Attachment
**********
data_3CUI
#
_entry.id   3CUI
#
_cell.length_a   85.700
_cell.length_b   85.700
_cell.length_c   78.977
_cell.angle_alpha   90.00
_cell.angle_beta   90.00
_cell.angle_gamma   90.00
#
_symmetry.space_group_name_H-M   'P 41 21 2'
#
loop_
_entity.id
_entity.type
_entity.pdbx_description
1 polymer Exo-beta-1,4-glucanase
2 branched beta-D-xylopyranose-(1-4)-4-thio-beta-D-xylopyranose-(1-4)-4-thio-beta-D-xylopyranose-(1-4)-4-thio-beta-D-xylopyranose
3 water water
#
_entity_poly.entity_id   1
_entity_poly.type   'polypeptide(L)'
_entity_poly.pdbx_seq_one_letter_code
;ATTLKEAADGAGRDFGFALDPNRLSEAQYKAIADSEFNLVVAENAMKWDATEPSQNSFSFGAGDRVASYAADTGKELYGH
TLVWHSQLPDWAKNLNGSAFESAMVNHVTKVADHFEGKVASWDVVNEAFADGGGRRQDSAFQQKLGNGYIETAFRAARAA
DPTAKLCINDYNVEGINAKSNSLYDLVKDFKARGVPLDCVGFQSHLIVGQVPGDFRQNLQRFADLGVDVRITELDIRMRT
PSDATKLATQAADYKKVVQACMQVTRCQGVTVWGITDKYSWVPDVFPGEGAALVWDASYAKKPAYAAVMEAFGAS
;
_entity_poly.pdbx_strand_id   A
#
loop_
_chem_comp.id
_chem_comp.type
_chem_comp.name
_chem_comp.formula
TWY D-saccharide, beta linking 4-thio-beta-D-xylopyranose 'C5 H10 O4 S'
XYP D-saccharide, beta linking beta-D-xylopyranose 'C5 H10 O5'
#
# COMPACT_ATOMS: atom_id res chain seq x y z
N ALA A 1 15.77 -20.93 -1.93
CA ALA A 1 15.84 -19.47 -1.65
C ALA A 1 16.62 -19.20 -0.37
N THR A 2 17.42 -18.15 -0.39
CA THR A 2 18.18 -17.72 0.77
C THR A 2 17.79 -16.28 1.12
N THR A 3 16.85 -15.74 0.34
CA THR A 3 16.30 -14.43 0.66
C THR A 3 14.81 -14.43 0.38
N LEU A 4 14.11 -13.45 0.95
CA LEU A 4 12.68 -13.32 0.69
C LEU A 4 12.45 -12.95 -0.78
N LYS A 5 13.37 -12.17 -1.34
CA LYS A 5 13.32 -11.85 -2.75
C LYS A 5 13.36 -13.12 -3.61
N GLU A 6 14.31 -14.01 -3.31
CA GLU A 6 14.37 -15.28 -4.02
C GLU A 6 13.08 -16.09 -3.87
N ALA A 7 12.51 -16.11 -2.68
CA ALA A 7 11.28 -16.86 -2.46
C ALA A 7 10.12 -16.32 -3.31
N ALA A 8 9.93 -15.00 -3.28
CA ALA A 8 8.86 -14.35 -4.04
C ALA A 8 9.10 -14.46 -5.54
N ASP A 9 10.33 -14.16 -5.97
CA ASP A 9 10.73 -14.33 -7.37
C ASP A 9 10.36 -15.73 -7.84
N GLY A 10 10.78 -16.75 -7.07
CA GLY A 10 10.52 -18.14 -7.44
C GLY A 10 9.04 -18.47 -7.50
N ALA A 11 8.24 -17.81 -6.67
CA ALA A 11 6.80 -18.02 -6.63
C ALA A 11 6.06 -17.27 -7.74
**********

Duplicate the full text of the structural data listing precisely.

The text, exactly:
data_3CUI
#
_entry.id   3CUI
#
_cell.length_a   85.700
_cell.length_b   85.700
_cell.length_c   78.977
_cell.angle_alpha   90.00
_cell.angle_beta   90.00
_cell.angle_gamma   90.00
#
_symmetry.space_group_name_H-M   'P 41 21 2'
#
loop_
_entity.id
_entity.type
_entity.pdbx_description
1 polymer Exo-beta-1,4-glucanase
2 branched beta-D-xylopyranose-(1-4)-4-thio-beta-D-xylopyranose-(1-4)-4-thio-beta-D-xylopyranose-(1-4)-4-thio-beta-D-xylopyranose
3 water water
#
_entity_poly.entity_id   1
_entity_poly.type   'polypeptide(L)'
_entity_poly.pdbx_seq_one_letter_code
;ATTLKEAADGAGRDFGFALDPNRLSEAQYKAIADSEFNLVVAENAMKWDATEPSQNSFSFGAGDRVASYAADTGKELYGH
TLVWHSQLPDWAKNLNGSAFESAMVNHVTKVADHFEGKVASWDVVNEAFADGGGRRQDSAFQQKLGNGYIETAFRAARAA
DPTAKLCINDYNVEGINAKSNSLYDLVKDFKARGVPLDCVGFQSHLIVGQVPGDFRQNLQRFADLGVDVRITELDIRMRT
PSDATKLATQAADYKKVVQACMQVTRCQGVTVWGITDKYSWVPDVFPGEGAALVWDASYAKKPAYAAVMEAFGAS
;
_entity_poly.pdbx_strand_id   A
#
loop_
_chem_comp.id
_chem_comp.type
_chem_comp.name
_chem_comp.formula
TWY D-saccharide, beta linking 4-thio-beta-D-xylopyranose 'C5 H10 O4 S'
XYP D-saccharide, beta linking beta-D-xylopyranose 'C5 H10 O5'
#
# COMPACT_ATOMS: atom_id res chain seq x y z
N ALA A 1 15.77 -20.93 -1.93
CA ALA A 1 15.84 -19.47 -1.65
C ALA A 1 16.62 -19.20 -0.37
N THR A 2 17.42 -18.15 -0.39
CA THR A 2 18.18 -17.72 0.77
C THR A 2 17.79 -16.28 1.12
N THR A 3 16.85 -15.74 0.34
CA THR A 3 16.30 -14.43 0.66
C THR A 3 14.81 -14.43 0.38
N LEU A 4 14.11 -13.45 0.95
CA LEU A 4 12.68 -13.32 0.69
C LEU A 4 12.45 -12.95 -0.78
N LYS A 5 13.37 -12.17 -1.34
CA LYS A 5 13.32 -11.85 -2.75
C LYS A 5 13.36 -13.12 -3.61
N GLU A 6 14.31 -14.01 -3.31
CA GLU A 6 14.37 -15.28 -4.02
C GLU A 6 13.08 -16.09 -3.87
N ALA A 7 12.51 -16.11 -2.68
CA ALA A 7 11.28 -16.86 -2.46
C ALA A 7 10.12 -16.32 -3.31
N ALA A 8 9.93 -15.00 -3.28
CA ALA A 8 8.86 -14.35 -4.04
C ALA A 8 9.10 -14.46 -5.54
N ASP A 9 10.33 -14.16 -5.97
CA ASP A 9 10.73 -14.33 -7.37
C ASP A 9 10.36 -15.73 -7.84
N GLY A 10 10.78 -16.75 -7.07
CA GLY A 10 10.52 -18.14 -7.44
C GLY A 10 9.04 -18.47 -7.50
N ALA A 11 8.24 -17.81 -6.67
CA ALA A 11 6.80 -18.02 -6.63
C ALA A 11 6.06 -17.27 -7.74